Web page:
Three tied for lead in Bahamas
Tony Finau had a 5-under 67 that turned out to be good enough for a threeway tie for the lead Saturday in the Hero World Challenge. Tiger Woods is overdoing his role as gracious tournament host. He had a 72 and was in last place in the 18-man field.
Tony Finau had a 5-under 67 that turned out to be good enough for a threeway tie for the lead Saturday in the Hero World Challenge.
Tiger Woods is overdoing his role as gracious tournament host. He shot evenpar 72 to be 18th in the 18-man field.
Henrik Stenson and Jon Rahm each had a 69 on another day of warms and mild breeze at Albany Golf Club. They joined Finau at 13-under 203.
But the tournament is wide open, and more than one player referenced Rickie Fowler’s 61 last year to win. Gary Woodland had a 67 and, after being over par midway through the opening round, suddenly was just two shots behind.
As for Fowler, he had a 67 to pull within three shots.
BUSH LEAVES LEGACY OF PASSION FOR GOLF
As much as former President George H.W. Bush loved golf, he was never on the course very long.
For all his passion and heritage in golf — his grandfather and father were USGA presidents — the 41st president was mainly known for being the best example of the Rule 6-7: “Play without undue delay.”
Davis Love III discovered this during one outing at Cape Arundel Golf Club in Kennebunkport, Maine.
“We were playing and one of the Secret Service guys, his phone starts ringing,” Love said. “He said, ‘Mr. President, it’s President Clinton.’ And President Bush says, ‘Well, I’m hitting.’ He hands me the phone and says, ‘Talk to him for a second.’ So I’m there talking to President Clinton while President Bush is hitting his shot. You just never knew what was going to happen next.”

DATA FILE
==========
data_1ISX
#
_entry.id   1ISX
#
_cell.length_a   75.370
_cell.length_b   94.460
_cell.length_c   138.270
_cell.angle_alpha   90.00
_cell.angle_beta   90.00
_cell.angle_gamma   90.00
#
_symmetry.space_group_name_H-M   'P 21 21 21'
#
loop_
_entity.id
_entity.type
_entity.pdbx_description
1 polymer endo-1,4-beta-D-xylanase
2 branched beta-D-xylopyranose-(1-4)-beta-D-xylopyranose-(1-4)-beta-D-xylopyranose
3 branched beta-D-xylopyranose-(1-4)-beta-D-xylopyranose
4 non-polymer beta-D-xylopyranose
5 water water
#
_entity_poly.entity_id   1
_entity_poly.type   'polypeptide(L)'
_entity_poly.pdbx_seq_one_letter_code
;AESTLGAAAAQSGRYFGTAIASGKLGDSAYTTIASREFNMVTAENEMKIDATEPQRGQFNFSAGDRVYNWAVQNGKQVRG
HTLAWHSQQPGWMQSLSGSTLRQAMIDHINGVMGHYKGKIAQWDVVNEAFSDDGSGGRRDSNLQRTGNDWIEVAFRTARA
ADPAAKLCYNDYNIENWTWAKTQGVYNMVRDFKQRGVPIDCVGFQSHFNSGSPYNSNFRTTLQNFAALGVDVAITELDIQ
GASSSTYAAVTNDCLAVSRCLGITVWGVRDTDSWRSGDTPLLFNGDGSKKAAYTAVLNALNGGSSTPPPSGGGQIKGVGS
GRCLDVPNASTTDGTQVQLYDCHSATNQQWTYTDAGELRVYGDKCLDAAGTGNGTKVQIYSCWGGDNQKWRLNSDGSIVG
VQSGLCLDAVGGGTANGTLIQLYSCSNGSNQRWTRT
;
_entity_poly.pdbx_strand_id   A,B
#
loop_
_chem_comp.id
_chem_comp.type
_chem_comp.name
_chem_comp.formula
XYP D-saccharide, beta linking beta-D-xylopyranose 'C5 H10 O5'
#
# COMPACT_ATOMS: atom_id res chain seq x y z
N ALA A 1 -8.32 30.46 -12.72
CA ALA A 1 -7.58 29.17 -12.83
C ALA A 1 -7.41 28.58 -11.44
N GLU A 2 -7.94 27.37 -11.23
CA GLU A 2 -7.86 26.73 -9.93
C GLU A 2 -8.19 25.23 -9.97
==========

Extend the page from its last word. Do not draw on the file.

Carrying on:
Bush died Friday night at his home in Houston at age 94.
He was one of two presidents to be inducted into the World Golf Hall of Fame, in 2011, two years after President Dwight D. Eisenhower, and his involvement went well beyond the golf he played so quickly.
He was honorary chairman of The First Tee, the program that began in 1997 to bring golf ’s core values to kids. He was chairman of the Presidents Cup, and stayed involved by rarely missing the biennial match, whether it was in Australia or South Africa.
Former PGA Tour Commissioner Tim Finchem said at Bush’s induction ceremony that The First Tee had reached 4.7 million youngsters and “but for President Bush, that would not have happened.”
“He attended openings of facilities. He wrote letters to people that gave money. He traveled, he spoke, he got on the telephone,” Finchem said. “He wasn’t a chairman in name only. He worked at it.”
Instead of ribbons, which are hard to find on short notice in the Bahamas, some players at the Hero World Challenge wrote “41” on their caps.
Love was among the regulars whom Bush would invite to Kennebunkport for golf; Love said they were treated like family.
“He was so excited about Fred Couples or me or Brad Faxon trying to beat the course record at Cape Arundel,” Love said. “We wanted to go fishing or play horseshoes, and he wanted to play golf. But it only took us three hours. He just loved being out there.”
Tony Finau putts on the 16th green during round three of the Hero World Challenge Saturday in the Bahamas.